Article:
mercredi 10 février 2010

Catherine Jauniaux + Ikue Mori = Vibraslaps

(RecRec, 1993)

Catherine Jauniaux is a Belgian avant-garde singer. She has been described as a "one-woman-orchestra", a "human sampler", and "one of the best kept secrets in the world of improvised music".
Catherine Jauniaux began her career as an actress in Belgium at the age of 15. During the late 1970s and early 1980s, she sang with several experimental rock groups, including Aksak Maboul and The Work. In 1983 she teamed up with The Work's Tim Hodgkinson (ex-Henry Cow) in London to record her first solo album, Fluvial. Jauniaux and Hodgkinson wrote most of the tracks for the album, which are "imagined folk songs" that include elements of "contemporary art song, African singing, Native American legends, and alien nursery rhymes". The album centres around Jauniaux's voice with additional instrumentation by Hodgkinson, Bill Gilonis (The Work), Lindsay Cooper (ex-Henry Cow) and Georgie Born (ex-Henry Cow).
In the early 1990s, Jauniaux moved to New York City where she became part of the Downtown music scene, performing with a number of musicians, including Fred Frith, Tom Cora, Marc Ribot, Zeena Parkins, Butch Morris and Ikue Mori. Jauniaux founded the duo Vibraslaps with Ikue Mori and later married Tom Cora. In 1995 Jauniaux and Cora moved to Southern France where she continued performing with various European musicians, including Louis Sclavis, Heiner Goebbels, Yoshihide Otomo and Christian Marclay.
Jauniaux works regularly with artists in the field of dance and film, and sang in Heiner Goebbels's opera, Roemische Hunde in Frankfurt in 1991. She is inspired by traditional music, both real and imagined, and her performances mix seriousness and humour. She explores sound, emotion, melody and abstraction, and her vocal improvisations range from "traditional French chansons to breathy folk to Dadaistic glossolalia".

Ikue Mori has been a key member of the downtown music scene since moving to New York from Tokyo in 1977. She began her career playing drums for the seminal "no wave" group DNA, which she formed with guitarist Arto Lindsay and keyboardist Tim Wright. After the short-lived but highly influential group broke up in 1982, Mori began improvising live and recording with experimental musicians like Fred Frith, Tom Cora and, most notably, John Zorn. By 1985, Mori had completely abandoned the standard drum set in favor of her own unique drum machine/sampler set-up. Her signature instrument evolved into a highly customized arrangement of three self-programmed drum machines which she could trigger simultaneously to perform live, as well as for use recording.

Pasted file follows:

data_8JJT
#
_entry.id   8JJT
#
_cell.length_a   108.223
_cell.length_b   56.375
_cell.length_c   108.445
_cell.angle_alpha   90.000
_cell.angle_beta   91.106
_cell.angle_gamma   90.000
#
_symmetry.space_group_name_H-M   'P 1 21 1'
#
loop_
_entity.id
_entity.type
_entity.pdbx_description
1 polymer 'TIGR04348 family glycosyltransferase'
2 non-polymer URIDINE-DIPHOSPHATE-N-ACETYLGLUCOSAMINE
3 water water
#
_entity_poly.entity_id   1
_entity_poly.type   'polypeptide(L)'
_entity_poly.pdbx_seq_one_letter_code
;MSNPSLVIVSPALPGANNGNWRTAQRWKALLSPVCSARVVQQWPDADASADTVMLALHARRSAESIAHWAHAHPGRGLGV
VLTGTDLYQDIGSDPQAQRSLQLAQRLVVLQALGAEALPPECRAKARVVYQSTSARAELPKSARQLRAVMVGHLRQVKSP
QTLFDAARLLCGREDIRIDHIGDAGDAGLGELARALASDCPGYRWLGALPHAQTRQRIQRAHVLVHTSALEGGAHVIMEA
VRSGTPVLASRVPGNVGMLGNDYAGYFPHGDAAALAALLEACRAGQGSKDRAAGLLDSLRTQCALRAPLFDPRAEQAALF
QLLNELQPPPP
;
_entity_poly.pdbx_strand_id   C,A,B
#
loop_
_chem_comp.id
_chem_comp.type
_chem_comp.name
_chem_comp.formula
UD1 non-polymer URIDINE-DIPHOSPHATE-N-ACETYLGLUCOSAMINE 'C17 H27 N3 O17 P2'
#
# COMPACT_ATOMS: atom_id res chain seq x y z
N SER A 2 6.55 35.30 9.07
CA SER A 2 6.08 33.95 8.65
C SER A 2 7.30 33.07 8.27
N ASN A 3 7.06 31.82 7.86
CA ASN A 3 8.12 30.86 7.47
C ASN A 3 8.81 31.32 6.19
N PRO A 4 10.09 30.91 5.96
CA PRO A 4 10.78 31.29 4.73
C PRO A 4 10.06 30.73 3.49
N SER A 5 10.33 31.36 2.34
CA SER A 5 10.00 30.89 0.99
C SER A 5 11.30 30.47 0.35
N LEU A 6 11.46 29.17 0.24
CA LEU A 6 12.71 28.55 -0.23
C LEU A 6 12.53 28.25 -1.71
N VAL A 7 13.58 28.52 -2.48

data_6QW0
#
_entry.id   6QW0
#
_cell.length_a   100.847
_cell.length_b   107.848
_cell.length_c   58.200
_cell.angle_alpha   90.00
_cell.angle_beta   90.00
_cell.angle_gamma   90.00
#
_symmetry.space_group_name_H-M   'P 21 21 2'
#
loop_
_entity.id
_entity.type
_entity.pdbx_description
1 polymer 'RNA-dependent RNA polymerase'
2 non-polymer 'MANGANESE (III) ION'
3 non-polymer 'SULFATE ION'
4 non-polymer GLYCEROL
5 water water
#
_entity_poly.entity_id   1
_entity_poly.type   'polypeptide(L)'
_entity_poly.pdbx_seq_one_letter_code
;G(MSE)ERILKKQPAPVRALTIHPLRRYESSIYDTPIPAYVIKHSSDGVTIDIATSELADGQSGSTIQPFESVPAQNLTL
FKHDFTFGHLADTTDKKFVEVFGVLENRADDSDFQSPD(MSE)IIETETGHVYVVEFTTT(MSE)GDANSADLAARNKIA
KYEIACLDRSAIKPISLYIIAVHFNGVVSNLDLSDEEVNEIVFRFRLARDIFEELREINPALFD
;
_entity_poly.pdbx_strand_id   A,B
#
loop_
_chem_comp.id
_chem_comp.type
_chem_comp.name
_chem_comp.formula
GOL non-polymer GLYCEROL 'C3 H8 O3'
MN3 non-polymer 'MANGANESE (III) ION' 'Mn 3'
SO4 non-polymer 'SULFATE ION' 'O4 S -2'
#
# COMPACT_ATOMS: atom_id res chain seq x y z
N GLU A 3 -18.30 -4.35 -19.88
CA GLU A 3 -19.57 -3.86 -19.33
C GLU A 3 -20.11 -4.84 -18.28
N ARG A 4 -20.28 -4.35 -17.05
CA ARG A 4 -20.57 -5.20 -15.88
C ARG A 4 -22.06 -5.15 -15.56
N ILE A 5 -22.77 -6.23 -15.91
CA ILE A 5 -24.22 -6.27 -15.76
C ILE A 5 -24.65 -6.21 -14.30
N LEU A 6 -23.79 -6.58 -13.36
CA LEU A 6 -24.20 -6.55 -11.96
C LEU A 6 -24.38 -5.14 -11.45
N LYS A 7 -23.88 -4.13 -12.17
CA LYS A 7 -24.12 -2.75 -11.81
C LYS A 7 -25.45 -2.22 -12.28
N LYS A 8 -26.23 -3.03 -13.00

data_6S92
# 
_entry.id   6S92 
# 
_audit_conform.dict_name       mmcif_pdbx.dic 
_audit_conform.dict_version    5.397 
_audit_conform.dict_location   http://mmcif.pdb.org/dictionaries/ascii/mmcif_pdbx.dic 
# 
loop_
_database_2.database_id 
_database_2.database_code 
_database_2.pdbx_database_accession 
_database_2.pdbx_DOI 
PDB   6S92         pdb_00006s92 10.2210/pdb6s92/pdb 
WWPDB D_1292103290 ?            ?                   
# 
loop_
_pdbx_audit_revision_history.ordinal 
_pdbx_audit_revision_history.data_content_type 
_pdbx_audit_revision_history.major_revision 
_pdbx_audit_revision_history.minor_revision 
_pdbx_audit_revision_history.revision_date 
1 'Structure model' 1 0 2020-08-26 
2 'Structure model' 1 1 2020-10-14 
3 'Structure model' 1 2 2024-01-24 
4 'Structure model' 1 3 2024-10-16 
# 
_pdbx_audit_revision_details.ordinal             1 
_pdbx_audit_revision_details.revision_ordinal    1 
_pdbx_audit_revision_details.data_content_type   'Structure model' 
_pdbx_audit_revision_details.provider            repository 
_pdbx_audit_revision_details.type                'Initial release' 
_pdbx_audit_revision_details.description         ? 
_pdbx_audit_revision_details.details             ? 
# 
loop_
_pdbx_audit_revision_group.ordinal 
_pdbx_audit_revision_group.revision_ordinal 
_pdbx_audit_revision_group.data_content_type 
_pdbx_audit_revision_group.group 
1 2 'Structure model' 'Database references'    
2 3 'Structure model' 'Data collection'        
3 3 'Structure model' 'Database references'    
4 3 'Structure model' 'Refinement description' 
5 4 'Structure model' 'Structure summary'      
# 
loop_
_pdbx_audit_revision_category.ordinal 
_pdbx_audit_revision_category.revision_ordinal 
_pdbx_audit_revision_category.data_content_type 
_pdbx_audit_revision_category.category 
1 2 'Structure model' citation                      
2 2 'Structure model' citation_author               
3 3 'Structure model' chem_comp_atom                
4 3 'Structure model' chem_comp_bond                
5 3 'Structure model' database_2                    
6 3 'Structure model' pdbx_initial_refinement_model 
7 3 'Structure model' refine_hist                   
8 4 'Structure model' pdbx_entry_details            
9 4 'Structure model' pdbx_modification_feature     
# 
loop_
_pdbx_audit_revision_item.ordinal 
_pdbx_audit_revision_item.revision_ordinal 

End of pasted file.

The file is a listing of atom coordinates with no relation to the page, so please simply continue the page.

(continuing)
In 1990, Mori received an NEA grant to work with filmmaker Abigail Child, which marked the beginning of several soundtrack projects for the musician. Throughout the 90s, Mori played and recorded with countless musicians, including projects/albums Death Praxis with vocalist Tenko, Painted Desert with guitarists Marc Ribot and Robert Quine and Death Ambient with guitarist Frith and bassist Kato Hideki. In 1996, Mori released her first solo drum machines album, Garden. Mori continued to work with a myriad of performers in the avant-garde and electronic scenes in the late 1990s, including collaborations with gifted trumpeter Dave Douglas, Mr. Bungle vocalist Mike Patton, Sonic Youth's Kim Gordon, free jazz bassist William Parker and extensive work with composer/saxophonist John Zorn. Ikue Mori is one of the most respected musicians in the downtown scene, renowned for her abilities as an accomplished composer and improviser and as one of the foremost electronic music innovators.


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